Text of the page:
Innovative. Vibrant. Thriving. These are words that describe Mexican art. From pre-Columbian times through today, the art of Mexico makes quite an impression on those who view it.
Mexican art history begins with early peoples, such as the Olmecs, Incans, Mayans and Aztecs. These early artists produced works during the 3,000-year period between 1500 BC and 1500 AD.
The Olmecs, the original writers of hieroglyphics, created a calendar, which influenced their architectural designs. The position of sunlight and shadows determined where they placed architectural details. They made sculptures of huge heads that may have represented their rulers.
© Eric Hunt - Olmec Figurines
All these early civilizations and later groups created art for political or religious reasons. For instance, Aztecs embellished knives used for human sacrifice rituals with the heads of gods.
Ancient media included paper, stone, and ceramics. The fertility figurines, ceramic bowls, wall paintings, and jade sculptures, and other art they left behind still fascinate us today.
Once the Spanish came and conquered these empires, Mexican art entered a new era. The Colonial Era lasted from 1521 to 1821. Spaniards introduced a new religion, Christianity. When they built churches, the native craftsmen decorated the stonework with European-style designs and included the Virgin Mary, angels, and the cross.
1500s Mexican Art, Feathers on a wood panel
Native people had created amazing artwork using feathers before the Spaniards came. They used this feather art for religious images afterwards, and they also made beautiful illustrations for manuscripts. Paintings were in the European style, but artists decorated their borders with native motifs such as leaves, corn, cacao, and pineapples.
The Mexican Baroque period began around the middle of the 17th century. Mexican artists preferred to paint or sculpt realistic scenes, even though this wasn't the European style. Wealthy sponsors paid for elaborate canvas murals to decorate the interiors of their churches. They were also willing to pay to have their portraits painted. During this period, Casta paintings showed people of mixed races, notably the Mestizo - a mix of Spaniards and native Mexicans.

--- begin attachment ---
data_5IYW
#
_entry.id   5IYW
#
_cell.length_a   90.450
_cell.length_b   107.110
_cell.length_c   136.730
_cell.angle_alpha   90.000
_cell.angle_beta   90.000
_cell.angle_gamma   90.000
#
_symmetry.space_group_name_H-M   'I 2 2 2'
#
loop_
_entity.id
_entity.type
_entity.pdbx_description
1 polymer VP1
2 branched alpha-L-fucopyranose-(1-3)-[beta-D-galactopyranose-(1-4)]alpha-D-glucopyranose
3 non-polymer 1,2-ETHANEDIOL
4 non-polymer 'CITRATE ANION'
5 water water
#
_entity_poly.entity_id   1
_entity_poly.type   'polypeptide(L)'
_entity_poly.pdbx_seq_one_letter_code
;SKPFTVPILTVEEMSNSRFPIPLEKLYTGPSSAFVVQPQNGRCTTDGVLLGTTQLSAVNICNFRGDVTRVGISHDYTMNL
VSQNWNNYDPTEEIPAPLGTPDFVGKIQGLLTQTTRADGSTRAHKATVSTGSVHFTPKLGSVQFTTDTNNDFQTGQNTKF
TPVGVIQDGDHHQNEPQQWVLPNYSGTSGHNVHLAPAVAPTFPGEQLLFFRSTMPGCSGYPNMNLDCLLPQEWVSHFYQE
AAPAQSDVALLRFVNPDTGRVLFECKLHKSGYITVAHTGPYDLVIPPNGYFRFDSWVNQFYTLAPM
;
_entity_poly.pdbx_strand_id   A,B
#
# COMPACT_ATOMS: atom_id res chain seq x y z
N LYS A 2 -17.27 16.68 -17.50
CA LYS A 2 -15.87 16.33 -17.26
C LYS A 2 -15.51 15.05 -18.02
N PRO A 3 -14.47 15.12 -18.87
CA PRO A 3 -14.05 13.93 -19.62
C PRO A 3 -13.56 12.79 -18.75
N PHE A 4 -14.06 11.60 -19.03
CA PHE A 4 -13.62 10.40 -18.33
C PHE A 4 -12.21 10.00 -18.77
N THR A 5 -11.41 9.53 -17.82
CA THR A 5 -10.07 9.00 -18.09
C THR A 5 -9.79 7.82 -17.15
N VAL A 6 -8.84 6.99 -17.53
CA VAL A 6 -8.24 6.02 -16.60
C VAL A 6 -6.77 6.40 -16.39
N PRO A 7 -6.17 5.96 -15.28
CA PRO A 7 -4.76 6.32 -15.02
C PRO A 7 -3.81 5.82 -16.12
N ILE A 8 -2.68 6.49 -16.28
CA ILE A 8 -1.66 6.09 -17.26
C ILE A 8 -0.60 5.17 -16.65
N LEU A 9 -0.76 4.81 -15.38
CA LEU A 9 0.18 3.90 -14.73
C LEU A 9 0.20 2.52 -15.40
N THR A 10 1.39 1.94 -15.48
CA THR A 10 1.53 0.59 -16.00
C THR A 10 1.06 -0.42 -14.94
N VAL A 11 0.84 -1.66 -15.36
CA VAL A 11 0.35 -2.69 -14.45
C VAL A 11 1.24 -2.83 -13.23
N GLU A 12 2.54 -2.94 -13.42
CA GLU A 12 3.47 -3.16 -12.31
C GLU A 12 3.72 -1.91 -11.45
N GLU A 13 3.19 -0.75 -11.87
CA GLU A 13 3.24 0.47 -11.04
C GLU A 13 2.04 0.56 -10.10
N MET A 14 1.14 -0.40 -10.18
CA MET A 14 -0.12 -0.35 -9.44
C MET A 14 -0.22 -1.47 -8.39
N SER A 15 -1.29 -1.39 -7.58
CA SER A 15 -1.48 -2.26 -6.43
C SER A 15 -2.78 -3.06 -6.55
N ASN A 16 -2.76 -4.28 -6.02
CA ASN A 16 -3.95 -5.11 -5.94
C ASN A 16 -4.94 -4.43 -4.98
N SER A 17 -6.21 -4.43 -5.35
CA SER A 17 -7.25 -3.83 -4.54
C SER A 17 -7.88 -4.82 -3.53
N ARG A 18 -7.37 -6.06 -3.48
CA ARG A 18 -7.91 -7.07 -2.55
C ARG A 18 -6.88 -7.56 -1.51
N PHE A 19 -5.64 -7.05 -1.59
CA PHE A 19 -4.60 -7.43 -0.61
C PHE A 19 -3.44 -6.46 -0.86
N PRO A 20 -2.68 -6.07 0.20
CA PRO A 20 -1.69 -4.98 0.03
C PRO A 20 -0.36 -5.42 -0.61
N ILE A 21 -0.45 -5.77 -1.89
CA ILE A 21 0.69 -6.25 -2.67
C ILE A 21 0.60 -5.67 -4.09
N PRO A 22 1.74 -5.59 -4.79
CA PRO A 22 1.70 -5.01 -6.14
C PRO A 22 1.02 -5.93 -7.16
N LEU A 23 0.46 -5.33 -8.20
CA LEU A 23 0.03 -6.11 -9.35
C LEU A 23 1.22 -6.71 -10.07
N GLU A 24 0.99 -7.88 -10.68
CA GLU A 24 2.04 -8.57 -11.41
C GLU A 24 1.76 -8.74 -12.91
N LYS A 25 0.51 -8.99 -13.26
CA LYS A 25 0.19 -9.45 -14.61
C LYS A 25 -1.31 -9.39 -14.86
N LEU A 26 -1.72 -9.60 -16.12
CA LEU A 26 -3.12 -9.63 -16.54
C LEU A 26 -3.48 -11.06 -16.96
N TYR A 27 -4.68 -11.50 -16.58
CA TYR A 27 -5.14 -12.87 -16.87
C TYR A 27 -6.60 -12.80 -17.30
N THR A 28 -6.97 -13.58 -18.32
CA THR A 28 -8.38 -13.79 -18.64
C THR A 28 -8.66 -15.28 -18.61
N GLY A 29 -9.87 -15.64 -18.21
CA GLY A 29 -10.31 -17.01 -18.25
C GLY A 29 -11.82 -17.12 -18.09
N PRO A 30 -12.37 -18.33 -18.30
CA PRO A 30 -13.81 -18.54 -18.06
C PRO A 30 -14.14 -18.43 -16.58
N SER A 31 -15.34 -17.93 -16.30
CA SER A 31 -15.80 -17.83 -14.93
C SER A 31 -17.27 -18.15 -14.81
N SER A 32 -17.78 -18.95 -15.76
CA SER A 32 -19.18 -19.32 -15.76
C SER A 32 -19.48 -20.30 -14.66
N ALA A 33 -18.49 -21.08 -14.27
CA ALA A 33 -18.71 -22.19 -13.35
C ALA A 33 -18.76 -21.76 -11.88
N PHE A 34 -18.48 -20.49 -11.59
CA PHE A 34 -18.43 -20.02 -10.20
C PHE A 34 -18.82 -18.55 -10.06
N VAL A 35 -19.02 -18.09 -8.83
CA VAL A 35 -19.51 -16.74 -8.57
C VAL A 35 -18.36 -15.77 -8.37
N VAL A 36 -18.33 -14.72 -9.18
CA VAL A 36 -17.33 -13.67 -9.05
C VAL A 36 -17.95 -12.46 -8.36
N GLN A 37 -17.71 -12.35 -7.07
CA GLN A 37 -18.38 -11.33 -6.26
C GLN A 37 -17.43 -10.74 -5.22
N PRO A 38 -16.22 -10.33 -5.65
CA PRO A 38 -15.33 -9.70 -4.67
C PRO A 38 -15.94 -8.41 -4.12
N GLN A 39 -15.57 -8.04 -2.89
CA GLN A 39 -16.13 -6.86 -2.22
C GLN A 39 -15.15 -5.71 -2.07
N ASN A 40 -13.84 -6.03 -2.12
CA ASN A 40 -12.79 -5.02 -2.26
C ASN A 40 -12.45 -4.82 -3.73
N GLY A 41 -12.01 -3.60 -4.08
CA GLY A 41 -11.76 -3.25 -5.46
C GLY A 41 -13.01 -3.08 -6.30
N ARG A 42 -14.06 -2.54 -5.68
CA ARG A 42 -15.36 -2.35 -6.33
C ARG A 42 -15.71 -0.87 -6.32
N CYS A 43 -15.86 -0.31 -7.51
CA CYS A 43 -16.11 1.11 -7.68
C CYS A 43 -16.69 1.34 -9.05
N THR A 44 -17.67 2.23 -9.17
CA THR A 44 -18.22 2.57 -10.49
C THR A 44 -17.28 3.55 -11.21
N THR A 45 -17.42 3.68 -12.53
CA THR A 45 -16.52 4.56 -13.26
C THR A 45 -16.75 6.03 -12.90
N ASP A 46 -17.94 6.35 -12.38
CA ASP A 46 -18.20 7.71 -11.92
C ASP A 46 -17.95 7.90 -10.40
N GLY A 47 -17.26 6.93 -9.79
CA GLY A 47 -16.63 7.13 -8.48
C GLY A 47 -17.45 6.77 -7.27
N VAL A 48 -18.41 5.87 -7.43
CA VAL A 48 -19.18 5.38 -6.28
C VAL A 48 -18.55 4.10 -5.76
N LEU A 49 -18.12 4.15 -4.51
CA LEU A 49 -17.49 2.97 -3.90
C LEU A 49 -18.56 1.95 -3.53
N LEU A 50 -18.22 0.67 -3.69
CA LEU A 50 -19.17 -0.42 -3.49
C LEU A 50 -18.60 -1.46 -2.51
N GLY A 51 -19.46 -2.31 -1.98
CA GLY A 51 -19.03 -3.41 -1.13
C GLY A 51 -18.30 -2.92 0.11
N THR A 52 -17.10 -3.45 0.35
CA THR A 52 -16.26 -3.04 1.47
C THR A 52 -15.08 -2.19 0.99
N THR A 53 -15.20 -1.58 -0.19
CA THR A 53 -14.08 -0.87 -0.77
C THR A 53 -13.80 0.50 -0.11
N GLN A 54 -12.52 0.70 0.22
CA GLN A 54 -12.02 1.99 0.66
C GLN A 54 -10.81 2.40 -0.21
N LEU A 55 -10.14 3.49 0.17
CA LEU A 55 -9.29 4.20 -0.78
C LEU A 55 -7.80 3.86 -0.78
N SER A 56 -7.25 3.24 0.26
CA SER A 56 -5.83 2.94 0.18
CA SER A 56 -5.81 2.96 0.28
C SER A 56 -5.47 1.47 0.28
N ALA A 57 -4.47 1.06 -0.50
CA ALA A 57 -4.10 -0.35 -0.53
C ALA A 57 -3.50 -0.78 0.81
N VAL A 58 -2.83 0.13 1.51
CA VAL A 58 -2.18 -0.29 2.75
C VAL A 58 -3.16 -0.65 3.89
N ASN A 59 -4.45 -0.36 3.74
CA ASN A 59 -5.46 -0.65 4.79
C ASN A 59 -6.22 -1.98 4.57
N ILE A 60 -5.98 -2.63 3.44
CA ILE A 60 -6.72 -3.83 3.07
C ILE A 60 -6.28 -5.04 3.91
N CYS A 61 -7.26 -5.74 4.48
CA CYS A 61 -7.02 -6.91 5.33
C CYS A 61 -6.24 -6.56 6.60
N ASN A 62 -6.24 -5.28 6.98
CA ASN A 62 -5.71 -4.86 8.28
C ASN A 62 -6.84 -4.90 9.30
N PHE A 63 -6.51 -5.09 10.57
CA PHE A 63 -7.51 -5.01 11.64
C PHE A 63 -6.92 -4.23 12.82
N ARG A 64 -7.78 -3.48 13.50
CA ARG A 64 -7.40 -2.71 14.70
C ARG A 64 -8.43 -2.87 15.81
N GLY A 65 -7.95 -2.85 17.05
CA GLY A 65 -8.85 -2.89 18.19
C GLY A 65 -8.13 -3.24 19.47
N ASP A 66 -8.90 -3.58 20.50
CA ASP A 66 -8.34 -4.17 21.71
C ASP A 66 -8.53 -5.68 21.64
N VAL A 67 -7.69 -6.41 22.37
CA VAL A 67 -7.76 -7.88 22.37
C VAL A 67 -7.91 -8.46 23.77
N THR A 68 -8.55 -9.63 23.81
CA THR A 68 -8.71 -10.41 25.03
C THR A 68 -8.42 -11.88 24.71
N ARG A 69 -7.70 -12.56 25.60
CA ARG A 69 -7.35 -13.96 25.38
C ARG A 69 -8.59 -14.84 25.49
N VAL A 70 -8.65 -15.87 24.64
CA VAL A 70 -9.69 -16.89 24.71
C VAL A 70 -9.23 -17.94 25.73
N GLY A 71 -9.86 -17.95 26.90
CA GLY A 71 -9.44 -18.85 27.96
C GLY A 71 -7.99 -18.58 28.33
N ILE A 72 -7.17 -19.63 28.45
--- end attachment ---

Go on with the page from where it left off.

Between 1810 and 1821, Mexicans fought for and won their independence from Spain. Until 1911 Mexicans produced art that featured the heroes of their independence. They began to show historic native figures as a way to pull away from colonial culture.
Artists wanted to give society a little shake-up. Native artists began to document the cultures of Mexico and often painted scenes of everyday life.
The Mexican Revolution (1910-1917) had a big impact on art. The people overthrew the harsh Mexican dictator, Porfirio Diaz, who had actually pushed for cultural and artistic development. Yet, the promising artists he supported were not native people. He wanted Mexico to be like Europe. The government used art as propaganda and commissioned murals with political messages for public buildings.
A muralist movement began during this time. Artists broke with European traditions to paint vivid scenes of human activity. Artists believed that Mexican art should reflect Mexican life.
© AlejandroLinaresGarcia - Mural by Rufino Tamayo, Palace of Fine Arts, Mexico City
People who have no formal art training create folk art. Folk art and crafts are handmade and decorative.
In Mexico, folk arts and crafts are called "artesanía". There is a wide variety of artesanía in Mexico. This is because Mexico has many different raw materials and varied people groups. Natural resources in Mexico include many types of clay, wood, metal, stones, and plants. Bold colors and decorative details give Mexican folk art the attractive edge it is famous for.